5. You should feel safe in therapy at all times and your therapist should be able to create that safety with you.

Soap box:

Many of the clients I see have discussed "settling" with their previous therapist(s).  He or she would listen most of the time, or was good enough is not an ideal therapeutic situation.  You have the right to the right fit for you.  If it isn't ideal, talk to your therapist about what is missing.  If he or she responds in a way that upsets you, say that you're upset.  If it gets to the point where you want to end the relationship because of this disconnect, talk about it.  A relationship with a therapist should enhance your ability to have relationships in the real world.  As a model of relationship, a therapist should encourage honesty, even when it is difficult, and should always have your interest first on the list of importance.

Step 1. Assess your needs.

What do you need and what do you want? You can have both needs and wants met in therapy with the right person. Read the following questions for guidance on your needs and wishes for therapy.

Are you going through a life transition like college, marriage, divorce, parenthood, or late adulthood?

Are you a member of an oppressed group? Is it important to you that your therapist is a part of this group or has special training around your difference?

Will it be difficult for you to speak to a stranger for the first time?

Have you had therapy experiences in the past that did NOT work? What was missing?

Are you depressed, anxious, sad, or do you have a dominating emotion that comes to mind?

Have you consulted a medical professional and if so, what does he or she recommend?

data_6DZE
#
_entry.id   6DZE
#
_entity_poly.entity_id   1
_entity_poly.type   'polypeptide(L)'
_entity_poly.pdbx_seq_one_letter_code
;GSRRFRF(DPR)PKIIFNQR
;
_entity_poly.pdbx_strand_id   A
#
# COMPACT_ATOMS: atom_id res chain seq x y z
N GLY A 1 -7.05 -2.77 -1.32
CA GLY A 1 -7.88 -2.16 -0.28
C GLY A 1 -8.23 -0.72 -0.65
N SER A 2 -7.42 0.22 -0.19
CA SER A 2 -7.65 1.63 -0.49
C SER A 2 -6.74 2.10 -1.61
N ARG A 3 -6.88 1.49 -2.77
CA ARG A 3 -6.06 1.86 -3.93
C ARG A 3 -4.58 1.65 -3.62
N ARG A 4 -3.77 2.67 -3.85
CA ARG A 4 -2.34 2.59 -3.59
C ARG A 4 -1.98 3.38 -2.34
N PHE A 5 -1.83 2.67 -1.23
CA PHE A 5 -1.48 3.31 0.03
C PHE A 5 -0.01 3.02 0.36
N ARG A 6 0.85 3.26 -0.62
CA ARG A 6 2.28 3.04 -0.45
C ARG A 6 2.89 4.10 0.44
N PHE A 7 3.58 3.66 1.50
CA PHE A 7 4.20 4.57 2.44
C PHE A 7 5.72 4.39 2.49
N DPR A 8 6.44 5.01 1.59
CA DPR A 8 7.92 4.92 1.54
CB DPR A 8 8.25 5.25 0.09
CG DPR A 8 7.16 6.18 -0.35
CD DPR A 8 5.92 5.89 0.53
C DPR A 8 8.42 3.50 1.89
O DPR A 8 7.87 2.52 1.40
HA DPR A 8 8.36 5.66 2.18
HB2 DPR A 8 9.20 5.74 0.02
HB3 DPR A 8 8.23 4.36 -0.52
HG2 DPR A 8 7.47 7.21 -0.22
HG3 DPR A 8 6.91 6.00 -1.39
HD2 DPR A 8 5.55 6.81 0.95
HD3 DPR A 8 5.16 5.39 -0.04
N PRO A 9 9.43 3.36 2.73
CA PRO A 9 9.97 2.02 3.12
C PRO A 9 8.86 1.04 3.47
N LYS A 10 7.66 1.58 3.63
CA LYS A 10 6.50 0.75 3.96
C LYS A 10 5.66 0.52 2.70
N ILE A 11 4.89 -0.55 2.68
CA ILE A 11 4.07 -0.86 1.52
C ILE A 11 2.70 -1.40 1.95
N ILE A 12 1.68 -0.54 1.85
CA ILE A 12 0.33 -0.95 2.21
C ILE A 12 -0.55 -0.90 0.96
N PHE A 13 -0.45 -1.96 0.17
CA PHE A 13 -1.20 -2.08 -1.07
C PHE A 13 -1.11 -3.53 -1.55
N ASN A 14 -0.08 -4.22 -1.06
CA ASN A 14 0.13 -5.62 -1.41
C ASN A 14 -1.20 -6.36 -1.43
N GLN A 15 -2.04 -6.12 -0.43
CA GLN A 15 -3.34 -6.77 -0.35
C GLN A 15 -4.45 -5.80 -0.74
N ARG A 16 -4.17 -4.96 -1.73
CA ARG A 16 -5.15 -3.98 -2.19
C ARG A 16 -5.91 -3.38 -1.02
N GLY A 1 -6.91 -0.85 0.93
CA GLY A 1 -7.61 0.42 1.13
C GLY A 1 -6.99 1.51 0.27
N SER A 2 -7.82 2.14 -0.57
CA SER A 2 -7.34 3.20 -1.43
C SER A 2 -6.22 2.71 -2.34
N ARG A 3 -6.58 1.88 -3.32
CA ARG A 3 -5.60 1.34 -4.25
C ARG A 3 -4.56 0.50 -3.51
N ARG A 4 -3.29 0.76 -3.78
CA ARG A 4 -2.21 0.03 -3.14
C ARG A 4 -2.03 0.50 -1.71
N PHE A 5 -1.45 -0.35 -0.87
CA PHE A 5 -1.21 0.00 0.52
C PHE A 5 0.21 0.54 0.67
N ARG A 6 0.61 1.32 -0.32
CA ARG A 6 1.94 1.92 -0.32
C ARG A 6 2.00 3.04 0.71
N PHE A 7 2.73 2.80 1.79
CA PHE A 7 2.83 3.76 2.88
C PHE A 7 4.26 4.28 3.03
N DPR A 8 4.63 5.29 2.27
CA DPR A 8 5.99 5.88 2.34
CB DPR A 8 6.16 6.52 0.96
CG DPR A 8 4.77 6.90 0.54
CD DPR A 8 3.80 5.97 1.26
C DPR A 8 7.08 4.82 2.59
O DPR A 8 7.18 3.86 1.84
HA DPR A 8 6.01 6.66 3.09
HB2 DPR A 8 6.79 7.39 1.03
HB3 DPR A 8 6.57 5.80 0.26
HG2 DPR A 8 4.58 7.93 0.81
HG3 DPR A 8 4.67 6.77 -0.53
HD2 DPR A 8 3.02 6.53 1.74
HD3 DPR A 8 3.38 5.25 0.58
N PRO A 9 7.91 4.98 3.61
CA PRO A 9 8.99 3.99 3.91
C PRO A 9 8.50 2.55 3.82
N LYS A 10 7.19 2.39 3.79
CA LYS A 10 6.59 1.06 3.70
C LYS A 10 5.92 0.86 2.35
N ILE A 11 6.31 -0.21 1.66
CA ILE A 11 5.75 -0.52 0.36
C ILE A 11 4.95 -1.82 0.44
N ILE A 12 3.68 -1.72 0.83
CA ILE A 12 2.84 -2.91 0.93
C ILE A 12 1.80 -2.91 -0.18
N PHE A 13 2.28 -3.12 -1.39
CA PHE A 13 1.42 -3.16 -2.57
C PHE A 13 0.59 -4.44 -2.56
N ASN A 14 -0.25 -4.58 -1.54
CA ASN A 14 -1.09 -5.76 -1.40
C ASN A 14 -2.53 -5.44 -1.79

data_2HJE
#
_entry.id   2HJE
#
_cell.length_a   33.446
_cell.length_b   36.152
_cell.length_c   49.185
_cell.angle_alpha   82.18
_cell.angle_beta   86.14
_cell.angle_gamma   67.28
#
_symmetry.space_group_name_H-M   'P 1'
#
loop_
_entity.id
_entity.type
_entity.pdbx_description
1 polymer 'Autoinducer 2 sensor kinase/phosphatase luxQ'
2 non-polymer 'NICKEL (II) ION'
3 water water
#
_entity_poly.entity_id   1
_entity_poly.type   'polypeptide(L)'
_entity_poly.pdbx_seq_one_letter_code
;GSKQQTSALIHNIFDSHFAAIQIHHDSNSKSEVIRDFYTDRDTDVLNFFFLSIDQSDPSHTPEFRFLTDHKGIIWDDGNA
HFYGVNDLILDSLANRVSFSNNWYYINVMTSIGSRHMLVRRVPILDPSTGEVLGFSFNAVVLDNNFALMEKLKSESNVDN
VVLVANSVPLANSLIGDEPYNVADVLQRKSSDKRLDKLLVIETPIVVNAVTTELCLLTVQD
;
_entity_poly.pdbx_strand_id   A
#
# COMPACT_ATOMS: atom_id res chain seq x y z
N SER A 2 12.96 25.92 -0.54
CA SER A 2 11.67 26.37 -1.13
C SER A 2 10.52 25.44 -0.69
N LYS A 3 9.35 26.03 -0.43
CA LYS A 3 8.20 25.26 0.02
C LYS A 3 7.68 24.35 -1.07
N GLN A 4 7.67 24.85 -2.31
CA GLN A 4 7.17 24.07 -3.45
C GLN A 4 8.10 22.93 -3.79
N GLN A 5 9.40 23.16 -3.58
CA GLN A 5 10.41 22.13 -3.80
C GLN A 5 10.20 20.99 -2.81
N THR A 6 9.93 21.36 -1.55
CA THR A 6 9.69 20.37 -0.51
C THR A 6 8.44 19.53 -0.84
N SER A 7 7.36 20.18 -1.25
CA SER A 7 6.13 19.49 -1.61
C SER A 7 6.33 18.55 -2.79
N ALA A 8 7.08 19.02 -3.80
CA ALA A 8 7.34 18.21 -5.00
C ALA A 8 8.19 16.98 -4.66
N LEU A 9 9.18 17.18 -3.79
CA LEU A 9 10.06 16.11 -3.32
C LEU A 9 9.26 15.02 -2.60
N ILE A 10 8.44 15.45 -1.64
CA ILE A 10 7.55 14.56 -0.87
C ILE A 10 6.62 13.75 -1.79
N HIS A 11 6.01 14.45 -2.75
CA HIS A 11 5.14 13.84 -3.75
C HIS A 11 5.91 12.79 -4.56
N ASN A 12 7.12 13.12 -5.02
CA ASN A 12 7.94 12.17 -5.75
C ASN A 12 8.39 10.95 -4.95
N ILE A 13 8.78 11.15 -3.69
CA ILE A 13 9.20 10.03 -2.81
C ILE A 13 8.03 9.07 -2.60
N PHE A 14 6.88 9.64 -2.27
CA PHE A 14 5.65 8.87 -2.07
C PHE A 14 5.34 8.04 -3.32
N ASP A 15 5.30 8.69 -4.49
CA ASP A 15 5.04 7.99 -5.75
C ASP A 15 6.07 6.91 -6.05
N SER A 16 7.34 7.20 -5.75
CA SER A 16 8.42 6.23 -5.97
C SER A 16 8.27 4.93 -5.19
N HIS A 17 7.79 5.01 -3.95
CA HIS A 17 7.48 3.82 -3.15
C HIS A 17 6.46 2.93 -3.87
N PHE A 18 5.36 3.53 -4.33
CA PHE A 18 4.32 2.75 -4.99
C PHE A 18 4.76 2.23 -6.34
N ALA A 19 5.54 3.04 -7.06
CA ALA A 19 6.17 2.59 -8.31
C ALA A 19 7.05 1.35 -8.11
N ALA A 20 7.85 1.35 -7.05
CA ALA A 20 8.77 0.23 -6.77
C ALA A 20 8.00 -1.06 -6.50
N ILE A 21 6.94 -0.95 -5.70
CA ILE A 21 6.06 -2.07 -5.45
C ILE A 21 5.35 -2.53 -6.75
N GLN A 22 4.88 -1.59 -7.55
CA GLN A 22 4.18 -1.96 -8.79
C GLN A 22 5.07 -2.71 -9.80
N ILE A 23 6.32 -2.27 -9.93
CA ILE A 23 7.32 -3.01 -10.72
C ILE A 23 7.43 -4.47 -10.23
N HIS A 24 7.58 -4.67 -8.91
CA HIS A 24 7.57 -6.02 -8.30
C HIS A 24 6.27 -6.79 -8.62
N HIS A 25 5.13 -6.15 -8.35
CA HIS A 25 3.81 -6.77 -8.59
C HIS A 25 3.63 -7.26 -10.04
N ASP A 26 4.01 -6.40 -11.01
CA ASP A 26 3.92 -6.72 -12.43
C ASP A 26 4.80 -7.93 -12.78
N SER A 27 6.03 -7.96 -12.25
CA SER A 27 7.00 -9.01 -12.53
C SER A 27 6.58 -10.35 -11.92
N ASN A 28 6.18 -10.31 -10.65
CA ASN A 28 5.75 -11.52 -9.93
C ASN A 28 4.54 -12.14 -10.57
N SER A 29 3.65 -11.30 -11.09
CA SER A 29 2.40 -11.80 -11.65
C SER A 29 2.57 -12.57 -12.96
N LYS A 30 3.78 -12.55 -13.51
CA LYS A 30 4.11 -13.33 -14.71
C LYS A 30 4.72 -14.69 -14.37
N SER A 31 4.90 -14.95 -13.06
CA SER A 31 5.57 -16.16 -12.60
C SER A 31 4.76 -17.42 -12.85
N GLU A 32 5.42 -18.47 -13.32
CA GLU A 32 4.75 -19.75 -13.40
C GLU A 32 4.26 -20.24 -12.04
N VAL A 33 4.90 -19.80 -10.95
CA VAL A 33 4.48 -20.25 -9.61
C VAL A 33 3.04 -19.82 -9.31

Do you just want to talk and have someone listen?

Do you want to explore your past or focus on the present? Or both?

Do you want to be challenged or supported unconditionally?

Do you want to talk about goals and be accountable to your therapist in attaining them?

Do you seek structure or freedom in therapy?

Are you more comfortable with a particular gender, and why? Would it be helpful to you to have a therapist representing the gender of comfort or perhaps to have a new experience with the gender you do not prefer?

Are you comfortable with a particular age group, and why? How would your experience be enhanced or compromised with different age groups?

What are you able to pay for therapy?

Step 2. Find a recommended therapist

Word of mouth is the most helpful way of finding a clinician but more and more, therapists are advertising and promoting themselves online. There are some websites that verify the credentials of the therapists who are advertising (psychologytoday.com, goodtherapy.org) so make sure that the therapists you read about have credentials.